• Sunday, July 21, 2024
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Mass abductions in Nigeria skyrocket in 2024, surpassing 2019, 2020 combined

Mass abductions in Nigeria skyrocket in 2024, surpassing 2019, 2020 combined

It’s just the middle of the year and Nigeria has had more mass abduction victims than it did in 2019 and 2020 combined. This was disclosed in an intelligence report published by SB Morgen Intelligence, an international security intelligence-gathering firm, recently.

According to the report, there have been 68 mass abductions in 2024, with 1,867 victims. However, of the 78 mass abduction incidents in the 24 months of 2019 and 2020, there were only 1,301 victims.

According to the report, Nigeria has seen a significant increase in mass abductions since 2019, with at least 735 incidents and over 15,398 victims. Kaduna was reported to lead with 132 incidents and 3,969 victims, followed by Zamfara and Katsina.

Also, contrary to what the Federal Government and the Nigerian Army claimed in 2019, the report identified Boko Haram factions and bandits as some of the known leading perpetrators of these mass abductions.

“The Islamic State’s West Africa Province—the dominant Boko Haram faction—continues to hold territory in both Borno and Yobe states. The other faction, Jama’at Ahl as-Sunnah lid-Da’wah wa’l-Jihad (JAS), now led by Shekau’s loyalists, has been significantly weakened after losing territories to the Nigerian military and ISWAP,” the report read.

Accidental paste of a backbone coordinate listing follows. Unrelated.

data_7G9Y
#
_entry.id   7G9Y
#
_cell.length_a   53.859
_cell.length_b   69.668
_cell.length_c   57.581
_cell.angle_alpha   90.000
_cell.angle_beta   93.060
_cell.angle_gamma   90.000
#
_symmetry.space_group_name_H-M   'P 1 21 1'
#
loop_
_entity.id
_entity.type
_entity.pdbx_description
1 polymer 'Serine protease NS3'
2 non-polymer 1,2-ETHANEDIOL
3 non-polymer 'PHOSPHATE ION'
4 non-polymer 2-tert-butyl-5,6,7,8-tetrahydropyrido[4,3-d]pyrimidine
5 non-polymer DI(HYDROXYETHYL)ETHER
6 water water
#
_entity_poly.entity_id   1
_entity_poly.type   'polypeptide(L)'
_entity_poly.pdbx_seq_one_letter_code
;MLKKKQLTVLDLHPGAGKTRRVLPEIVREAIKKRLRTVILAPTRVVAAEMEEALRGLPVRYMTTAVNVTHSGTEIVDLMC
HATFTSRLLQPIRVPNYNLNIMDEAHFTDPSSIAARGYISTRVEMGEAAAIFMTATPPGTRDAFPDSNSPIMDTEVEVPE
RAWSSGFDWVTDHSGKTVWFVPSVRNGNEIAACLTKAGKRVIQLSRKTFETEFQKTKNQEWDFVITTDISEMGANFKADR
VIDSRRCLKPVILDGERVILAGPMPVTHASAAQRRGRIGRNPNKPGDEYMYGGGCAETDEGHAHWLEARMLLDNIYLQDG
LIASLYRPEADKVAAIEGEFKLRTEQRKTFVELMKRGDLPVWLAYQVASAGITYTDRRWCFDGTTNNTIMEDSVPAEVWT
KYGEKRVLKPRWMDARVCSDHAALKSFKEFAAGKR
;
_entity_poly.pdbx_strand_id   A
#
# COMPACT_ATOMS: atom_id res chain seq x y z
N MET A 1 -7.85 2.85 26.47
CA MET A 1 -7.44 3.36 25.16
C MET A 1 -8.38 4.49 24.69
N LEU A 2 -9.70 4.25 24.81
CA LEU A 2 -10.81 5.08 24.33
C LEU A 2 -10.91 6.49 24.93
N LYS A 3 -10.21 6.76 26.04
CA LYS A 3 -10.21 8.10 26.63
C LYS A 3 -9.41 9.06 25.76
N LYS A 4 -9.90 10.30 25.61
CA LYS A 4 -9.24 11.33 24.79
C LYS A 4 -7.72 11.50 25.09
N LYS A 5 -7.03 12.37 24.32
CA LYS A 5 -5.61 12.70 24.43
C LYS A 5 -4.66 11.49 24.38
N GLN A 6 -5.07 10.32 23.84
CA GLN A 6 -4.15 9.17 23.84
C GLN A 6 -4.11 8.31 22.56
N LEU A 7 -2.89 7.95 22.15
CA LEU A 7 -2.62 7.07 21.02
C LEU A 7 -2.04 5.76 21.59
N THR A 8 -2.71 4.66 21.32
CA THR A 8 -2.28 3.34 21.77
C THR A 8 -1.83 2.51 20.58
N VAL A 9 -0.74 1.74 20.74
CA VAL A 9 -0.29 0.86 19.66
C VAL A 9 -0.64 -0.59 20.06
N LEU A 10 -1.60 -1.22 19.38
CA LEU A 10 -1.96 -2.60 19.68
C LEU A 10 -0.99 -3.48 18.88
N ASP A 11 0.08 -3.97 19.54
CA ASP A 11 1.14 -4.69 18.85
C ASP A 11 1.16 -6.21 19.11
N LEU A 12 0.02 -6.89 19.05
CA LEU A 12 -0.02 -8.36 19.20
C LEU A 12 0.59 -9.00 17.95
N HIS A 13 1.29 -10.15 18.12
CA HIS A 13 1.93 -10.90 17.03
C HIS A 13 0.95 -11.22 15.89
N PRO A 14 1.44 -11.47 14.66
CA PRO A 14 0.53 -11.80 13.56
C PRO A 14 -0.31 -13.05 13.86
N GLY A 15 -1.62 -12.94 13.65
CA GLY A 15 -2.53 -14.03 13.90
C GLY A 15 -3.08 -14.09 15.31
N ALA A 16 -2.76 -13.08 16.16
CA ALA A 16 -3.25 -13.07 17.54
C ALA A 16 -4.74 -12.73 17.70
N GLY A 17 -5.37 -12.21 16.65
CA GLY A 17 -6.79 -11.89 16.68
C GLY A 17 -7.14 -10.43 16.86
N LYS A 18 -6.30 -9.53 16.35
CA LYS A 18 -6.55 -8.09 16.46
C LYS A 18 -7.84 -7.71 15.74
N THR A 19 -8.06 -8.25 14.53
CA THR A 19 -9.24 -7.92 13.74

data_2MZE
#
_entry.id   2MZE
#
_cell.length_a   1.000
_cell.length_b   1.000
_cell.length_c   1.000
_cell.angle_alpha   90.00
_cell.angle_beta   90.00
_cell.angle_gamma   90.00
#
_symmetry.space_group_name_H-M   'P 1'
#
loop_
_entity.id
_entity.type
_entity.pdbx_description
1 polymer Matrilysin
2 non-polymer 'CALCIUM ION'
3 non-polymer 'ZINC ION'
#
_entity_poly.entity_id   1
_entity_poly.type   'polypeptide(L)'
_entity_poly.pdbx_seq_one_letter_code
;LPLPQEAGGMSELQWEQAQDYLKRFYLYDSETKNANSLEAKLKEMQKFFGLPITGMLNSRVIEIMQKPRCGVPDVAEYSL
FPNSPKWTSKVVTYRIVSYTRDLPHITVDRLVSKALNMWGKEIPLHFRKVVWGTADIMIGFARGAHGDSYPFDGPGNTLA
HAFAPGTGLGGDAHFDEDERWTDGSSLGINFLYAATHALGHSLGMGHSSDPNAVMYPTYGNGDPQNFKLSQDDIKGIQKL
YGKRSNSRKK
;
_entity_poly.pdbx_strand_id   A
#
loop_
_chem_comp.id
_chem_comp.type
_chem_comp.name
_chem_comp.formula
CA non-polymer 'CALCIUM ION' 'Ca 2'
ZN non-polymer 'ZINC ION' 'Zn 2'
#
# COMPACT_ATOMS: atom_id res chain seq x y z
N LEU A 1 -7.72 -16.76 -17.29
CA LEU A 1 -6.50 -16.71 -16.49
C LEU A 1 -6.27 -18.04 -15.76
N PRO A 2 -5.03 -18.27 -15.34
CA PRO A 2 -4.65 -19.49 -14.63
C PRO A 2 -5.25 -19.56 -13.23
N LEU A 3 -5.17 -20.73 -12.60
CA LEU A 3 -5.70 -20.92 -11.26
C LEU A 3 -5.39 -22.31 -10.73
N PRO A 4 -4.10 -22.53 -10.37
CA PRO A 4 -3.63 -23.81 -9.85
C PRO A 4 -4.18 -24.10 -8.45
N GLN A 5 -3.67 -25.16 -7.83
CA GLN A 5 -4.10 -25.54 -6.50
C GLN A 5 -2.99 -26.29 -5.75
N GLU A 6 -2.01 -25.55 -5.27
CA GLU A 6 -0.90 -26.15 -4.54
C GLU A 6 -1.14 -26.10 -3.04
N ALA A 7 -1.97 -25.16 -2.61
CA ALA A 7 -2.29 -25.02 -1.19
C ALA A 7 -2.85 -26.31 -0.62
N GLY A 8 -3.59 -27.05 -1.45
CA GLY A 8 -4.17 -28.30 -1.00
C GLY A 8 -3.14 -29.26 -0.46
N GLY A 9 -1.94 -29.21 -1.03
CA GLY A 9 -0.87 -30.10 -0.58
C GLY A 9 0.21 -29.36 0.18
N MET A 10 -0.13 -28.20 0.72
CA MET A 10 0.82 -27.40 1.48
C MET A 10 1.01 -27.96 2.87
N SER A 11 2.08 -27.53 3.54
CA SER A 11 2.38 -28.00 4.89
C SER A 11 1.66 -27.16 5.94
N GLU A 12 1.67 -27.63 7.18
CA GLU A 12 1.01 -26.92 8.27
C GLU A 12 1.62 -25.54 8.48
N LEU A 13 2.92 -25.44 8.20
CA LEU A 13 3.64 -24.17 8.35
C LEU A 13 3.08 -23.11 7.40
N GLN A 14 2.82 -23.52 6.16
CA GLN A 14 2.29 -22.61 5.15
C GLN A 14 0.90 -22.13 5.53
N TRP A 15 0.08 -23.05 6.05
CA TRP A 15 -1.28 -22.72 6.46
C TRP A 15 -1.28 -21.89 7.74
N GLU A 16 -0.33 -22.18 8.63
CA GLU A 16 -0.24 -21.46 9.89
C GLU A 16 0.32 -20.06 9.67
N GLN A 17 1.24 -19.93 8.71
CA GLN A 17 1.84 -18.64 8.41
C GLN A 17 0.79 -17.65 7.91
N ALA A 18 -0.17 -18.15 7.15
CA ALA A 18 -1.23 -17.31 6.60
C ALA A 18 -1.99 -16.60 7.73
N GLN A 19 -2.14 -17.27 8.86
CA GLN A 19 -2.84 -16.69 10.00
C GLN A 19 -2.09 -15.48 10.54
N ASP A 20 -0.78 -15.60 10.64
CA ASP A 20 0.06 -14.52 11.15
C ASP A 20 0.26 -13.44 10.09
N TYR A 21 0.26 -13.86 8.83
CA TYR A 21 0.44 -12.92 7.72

Mass abductions have thrived significantly in the northwestern part of Nigeria, with a victim toll of more than 9,000 people in the last six years. This figure exceeds the number of victims reported in the other five geopolitical zones combined.

SBM attributed the spike in mass abductions, first, to the weak economy and the corresponding inflation.

It also fingered the weakness of Nigeria’s security architecture as a major reason for the prevalence of mass abductions. Most of the victims are women in these attacks.

It said: “The root causes of this kidnapping crisis are complex. First is economic hardship. High inflation and a struggling economy push individuals towards desperate measures like kidnapping. Second, Nigeria’s security architecture is weak.

“The Nigerian security apparatus suffers from internal sabotage and a lack of resources, making it difficult to combat kidnappings effectively. Third, there is the breakdown of trust. Some state officials collaborate with kidnappers, further eroding public faith in institutions.

“The persistence of the kidnap epidemic underscores the failure of the state to fulfil its primary obligation of ensuring the safety and security of its citizens. Until meaningful action is taken to address the root causes of the problem, such as economic instability and institutional corruption, kidnapping will continue to plague the country.”